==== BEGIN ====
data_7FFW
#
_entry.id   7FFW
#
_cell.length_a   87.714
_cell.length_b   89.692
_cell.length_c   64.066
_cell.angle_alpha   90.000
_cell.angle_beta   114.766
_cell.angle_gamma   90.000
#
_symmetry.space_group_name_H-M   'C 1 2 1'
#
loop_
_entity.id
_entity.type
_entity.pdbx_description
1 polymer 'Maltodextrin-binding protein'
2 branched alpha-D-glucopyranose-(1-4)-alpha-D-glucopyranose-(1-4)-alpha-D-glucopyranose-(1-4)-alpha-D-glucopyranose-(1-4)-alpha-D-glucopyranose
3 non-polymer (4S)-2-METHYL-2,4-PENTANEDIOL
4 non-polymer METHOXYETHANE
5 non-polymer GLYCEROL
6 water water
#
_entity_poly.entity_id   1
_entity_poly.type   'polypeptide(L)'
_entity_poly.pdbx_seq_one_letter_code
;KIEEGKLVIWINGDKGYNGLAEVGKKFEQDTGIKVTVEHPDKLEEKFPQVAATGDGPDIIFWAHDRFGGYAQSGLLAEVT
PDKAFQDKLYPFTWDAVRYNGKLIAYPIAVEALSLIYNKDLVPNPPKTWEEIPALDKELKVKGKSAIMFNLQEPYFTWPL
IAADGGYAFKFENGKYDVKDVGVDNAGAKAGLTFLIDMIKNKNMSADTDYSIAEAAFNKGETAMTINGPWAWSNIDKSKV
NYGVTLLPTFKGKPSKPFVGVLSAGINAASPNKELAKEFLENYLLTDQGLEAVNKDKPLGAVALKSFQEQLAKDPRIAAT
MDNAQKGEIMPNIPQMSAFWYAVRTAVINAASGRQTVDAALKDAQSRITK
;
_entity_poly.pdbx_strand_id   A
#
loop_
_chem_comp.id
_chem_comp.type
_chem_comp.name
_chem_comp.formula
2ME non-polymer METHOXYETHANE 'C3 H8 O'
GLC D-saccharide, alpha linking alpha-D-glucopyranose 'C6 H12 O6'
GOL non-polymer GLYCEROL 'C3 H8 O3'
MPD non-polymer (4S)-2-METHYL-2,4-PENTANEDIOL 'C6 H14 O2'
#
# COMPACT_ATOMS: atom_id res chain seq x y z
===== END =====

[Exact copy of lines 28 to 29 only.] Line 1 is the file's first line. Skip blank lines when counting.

;KIEEGKLVIWINGDKGYNGLAEVGKKFEQDTGIKVTVEHPDKLEEKFPQVAATGDGPDIIFWAHDRFGGYAQSGLLAEVT
PDKAFQDKLYPFTWDAVRYNGKLIAYPIAVEALSLIYNKDLVPNPPKTWEEIPALDKELKVKGKSAIMFNLQEPYFTWPL